Wrong reaction to danger?
An acquaintance decided that travelling on the Tube was far too dangerous after the London Underground bombings so he got out his bike instead. On his way into work on the first day he was knocked off and killed.
The same sort of mentality is now afflicting private investors, who are forsaking the stock market in favour of gold and savings accounts. Talk about jumping out of the frying pan into the fire!
Research by the Investment Management Association suggests that private investors are currently putting only about 10% of the average amount they have placed in stock market funds over recent months and have fallen back to investment levels last seen in 2008 at the height of the global financial crisis. Meanwhile sales of gold funds have risen by nearly 60%.
Given that private investors have a propensity for leaping onto any bandwagon just as the wheels are about to fall off, this must be a warning signal that the gold price could be due to peak. Investors who put money into funds rather than handling their own investments are the ones who are least sophisticated and the ones most likely to get it wrong.
Gold has admittedly been a great investment with the price soaring above $1,600 an ounce but it offers no income. All gains are on paper until you sell and you are relying on a continuing stream of new investors pushing the gold price ever higher. If that stream dries up, or early investors decide to take their profits, then the price will fall back and latecomers will be left nursing losses.
Putting money into savings account is an even greater risk. With interest rates so low, any cash saved will be eroded by inflation. This is a sure fire way to lose money.
Gilts and company bonds offer a better rate of interest but these, too, have their dangers. Despite the Bank of England?s enduring reluctance to raise base rate from the 0.5% level that has been maintained for more than two years, that policy cannot persist for ever. When interest rates start to rise, bond prices will fall.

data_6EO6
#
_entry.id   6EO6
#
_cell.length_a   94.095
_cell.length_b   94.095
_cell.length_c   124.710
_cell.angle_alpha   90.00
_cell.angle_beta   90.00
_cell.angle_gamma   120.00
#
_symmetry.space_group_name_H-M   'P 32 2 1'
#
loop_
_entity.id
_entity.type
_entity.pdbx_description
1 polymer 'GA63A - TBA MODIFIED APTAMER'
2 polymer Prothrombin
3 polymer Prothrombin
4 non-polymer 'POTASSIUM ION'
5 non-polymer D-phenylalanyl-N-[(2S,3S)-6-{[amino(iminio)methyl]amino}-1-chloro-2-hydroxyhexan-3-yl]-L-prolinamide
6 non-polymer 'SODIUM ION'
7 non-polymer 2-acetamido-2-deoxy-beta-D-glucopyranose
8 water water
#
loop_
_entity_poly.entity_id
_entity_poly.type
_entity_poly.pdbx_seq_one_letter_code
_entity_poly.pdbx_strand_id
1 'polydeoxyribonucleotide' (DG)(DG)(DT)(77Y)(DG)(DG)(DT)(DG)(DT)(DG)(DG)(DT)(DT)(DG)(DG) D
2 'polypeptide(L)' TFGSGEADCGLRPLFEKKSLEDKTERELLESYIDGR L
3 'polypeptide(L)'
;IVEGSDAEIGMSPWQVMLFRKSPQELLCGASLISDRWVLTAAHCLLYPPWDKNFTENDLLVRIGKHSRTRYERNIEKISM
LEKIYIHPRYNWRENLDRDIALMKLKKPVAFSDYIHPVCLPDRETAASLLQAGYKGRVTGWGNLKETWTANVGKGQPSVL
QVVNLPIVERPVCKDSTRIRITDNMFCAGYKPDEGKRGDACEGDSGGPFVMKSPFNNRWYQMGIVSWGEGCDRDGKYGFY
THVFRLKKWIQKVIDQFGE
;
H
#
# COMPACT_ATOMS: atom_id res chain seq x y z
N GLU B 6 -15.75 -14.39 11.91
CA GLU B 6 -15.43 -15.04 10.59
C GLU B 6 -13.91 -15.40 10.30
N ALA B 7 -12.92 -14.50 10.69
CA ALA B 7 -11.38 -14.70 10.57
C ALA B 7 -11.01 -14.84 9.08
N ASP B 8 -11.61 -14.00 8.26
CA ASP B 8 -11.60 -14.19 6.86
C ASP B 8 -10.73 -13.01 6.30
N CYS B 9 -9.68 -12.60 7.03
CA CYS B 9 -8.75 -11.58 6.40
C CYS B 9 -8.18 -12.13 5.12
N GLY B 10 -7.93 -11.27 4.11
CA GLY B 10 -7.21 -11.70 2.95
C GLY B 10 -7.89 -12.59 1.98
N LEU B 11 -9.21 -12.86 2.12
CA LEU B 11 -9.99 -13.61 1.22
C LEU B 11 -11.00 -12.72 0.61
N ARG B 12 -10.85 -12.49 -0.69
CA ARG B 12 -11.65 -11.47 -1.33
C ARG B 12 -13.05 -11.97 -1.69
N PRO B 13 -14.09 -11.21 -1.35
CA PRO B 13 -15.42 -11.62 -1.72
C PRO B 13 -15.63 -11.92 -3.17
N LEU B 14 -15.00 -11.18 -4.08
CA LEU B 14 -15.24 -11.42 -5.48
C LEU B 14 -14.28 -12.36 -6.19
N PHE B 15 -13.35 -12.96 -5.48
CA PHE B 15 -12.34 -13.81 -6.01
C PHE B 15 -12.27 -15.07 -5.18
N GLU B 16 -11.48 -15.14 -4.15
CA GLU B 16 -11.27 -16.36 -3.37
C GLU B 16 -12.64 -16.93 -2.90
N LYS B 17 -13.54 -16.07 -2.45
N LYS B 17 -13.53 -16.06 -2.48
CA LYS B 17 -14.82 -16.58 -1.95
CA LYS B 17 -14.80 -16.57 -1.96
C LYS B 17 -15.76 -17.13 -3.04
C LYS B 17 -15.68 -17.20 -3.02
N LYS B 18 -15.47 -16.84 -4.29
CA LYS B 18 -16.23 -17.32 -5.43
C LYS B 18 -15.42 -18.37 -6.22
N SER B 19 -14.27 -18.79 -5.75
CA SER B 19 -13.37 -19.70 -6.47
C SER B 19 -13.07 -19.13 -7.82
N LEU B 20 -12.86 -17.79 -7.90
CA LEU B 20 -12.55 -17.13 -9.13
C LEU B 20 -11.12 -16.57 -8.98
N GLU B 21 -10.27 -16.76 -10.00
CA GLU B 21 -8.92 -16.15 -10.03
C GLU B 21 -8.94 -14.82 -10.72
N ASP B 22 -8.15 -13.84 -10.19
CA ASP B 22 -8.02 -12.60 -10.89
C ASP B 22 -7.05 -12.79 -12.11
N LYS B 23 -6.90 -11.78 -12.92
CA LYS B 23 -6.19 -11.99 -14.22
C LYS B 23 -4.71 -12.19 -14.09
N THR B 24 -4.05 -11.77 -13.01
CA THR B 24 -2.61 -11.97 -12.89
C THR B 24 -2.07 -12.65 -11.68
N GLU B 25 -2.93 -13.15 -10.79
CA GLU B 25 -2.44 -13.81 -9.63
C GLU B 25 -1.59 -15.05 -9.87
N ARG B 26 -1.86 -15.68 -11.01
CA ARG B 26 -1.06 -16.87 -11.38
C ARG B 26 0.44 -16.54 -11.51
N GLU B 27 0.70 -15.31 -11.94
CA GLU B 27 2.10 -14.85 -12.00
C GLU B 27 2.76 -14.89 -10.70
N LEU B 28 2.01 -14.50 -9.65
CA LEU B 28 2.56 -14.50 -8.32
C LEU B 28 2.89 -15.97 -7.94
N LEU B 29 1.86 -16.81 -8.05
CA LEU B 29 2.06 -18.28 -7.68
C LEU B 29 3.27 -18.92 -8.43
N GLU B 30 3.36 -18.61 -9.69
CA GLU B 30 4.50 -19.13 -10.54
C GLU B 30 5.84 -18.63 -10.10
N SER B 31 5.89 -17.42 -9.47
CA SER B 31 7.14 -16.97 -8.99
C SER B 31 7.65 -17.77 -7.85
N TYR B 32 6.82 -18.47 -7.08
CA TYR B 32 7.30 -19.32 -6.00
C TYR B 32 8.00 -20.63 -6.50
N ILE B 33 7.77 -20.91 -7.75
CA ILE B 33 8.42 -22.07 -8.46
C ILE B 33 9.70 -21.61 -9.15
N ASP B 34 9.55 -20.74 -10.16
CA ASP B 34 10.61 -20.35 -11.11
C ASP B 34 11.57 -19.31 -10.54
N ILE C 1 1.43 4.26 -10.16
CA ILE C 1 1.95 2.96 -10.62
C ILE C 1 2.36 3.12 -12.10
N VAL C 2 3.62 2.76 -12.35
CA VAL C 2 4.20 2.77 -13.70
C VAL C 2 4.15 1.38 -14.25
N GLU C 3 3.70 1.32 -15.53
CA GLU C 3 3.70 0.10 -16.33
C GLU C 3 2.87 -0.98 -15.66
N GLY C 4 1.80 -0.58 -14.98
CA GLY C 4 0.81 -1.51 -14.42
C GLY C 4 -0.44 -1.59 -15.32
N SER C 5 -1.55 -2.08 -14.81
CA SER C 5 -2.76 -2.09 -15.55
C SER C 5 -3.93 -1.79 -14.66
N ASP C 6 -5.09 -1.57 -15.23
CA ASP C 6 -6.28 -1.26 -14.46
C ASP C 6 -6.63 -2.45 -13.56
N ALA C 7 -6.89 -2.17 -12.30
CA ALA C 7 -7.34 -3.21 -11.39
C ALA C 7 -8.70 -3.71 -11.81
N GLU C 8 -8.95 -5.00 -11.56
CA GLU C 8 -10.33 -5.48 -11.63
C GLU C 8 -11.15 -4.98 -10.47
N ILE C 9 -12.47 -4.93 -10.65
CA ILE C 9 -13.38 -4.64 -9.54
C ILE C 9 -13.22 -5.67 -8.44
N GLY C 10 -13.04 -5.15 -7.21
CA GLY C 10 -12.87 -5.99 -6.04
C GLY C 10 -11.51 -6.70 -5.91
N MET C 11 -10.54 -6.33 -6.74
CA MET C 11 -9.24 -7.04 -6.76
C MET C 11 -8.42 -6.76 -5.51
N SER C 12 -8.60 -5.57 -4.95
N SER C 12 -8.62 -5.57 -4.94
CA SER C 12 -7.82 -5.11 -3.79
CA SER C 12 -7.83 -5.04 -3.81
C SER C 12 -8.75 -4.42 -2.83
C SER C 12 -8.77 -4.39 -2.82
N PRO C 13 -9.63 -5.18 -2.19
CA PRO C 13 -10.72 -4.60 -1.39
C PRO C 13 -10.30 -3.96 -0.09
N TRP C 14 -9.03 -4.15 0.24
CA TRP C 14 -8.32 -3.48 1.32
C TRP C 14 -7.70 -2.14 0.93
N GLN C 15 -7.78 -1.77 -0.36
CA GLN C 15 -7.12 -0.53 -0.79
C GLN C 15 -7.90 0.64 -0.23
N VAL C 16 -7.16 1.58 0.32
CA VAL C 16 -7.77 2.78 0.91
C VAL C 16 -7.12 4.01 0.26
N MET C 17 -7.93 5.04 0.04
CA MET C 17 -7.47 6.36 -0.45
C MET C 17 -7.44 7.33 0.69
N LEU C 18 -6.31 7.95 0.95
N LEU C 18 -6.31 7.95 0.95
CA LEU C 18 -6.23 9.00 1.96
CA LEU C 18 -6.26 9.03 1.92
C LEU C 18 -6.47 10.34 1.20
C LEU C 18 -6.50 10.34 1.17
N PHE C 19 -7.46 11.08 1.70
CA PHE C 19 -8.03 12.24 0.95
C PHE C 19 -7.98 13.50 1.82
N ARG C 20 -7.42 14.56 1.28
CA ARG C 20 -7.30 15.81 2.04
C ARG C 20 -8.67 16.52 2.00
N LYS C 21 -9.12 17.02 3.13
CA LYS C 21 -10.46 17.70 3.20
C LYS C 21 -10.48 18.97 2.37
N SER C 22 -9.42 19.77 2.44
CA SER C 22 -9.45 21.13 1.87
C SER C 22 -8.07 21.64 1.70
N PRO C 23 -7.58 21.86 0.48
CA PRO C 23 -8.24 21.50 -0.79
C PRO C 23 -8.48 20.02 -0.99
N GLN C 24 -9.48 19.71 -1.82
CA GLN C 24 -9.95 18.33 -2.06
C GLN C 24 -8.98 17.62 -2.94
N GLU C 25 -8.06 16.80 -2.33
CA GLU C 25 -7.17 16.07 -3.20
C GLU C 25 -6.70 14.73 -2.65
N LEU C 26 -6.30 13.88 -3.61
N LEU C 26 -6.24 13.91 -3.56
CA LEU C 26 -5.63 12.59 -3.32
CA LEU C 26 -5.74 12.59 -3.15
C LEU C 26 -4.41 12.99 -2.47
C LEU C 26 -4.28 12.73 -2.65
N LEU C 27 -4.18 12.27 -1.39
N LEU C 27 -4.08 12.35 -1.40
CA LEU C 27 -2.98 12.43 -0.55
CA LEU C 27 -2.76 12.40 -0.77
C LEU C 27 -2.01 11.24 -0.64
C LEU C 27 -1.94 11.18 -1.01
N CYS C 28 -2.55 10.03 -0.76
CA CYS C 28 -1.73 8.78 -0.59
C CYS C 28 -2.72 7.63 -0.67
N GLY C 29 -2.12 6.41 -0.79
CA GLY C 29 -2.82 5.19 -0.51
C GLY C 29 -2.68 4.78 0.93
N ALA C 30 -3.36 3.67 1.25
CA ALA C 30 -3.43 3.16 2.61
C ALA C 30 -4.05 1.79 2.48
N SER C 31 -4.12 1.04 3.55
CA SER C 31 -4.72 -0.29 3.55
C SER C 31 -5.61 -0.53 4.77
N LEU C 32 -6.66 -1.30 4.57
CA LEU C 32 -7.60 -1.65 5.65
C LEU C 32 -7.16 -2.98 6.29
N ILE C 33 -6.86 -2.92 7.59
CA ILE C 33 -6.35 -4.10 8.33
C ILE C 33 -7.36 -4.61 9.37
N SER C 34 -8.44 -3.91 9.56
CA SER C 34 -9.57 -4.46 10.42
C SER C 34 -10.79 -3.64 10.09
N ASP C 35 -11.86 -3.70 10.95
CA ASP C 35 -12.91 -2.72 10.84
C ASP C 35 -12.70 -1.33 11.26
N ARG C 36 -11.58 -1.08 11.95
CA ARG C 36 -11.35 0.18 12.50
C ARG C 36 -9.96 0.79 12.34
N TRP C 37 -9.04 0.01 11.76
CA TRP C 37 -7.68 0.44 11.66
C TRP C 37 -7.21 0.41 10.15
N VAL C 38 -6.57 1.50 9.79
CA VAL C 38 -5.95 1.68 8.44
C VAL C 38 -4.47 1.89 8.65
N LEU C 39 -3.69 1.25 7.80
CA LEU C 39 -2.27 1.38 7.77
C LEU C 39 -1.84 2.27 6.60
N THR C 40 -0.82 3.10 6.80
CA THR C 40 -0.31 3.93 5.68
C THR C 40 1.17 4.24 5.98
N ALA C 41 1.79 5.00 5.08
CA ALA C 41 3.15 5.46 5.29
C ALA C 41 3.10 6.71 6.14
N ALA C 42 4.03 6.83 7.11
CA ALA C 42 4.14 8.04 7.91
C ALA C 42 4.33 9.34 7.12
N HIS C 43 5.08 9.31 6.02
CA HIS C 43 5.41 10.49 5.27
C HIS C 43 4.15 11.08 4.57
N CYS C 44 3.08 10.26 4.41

Only shares offer a consistently strong flow of income alongside the potential for long term capital gains and it is entirely wrong to desert the stock market now despite the growing uncertainties of European and American sovereign debt and the lingering possibility of a double dip recession on both sides of the Atlantic.
Really solid companies across a wide range of sectors are offering yields of 5% or more. They include National Grid, United Utilities, Aviva, AstraZenica, Sainsbury and Vodafone. I own shares in National Grid and Vodafone and have just topped up my holding in Sainsbury. Many more companies offer yields top side of 4%, the sort of return you can only dream of getting from your bank unless you tie up your cash for a long period.
It means that shares must fall 4 or 5% over the next 12 months to wipe out your gains from income and another 5% to make the investment worse than instant access savings accounts. Even if that happens, share prices will eventually recover if you can hold on long enough; savings lost are lost forever.
Some investors are foolishly abandoning shares because they are worried about inflation. This is madness. Of all investments, shares offer the best hedge against inflation. Share prices have been moving sideways with the FTSE 100 Index around 5,800 points. All the woes in the world have failed to spark a collapse. Each dip is an opportunity for long term investors to get in.
Rodney Hobson is the author of How to Build a Share Portfolio published by Harriman House.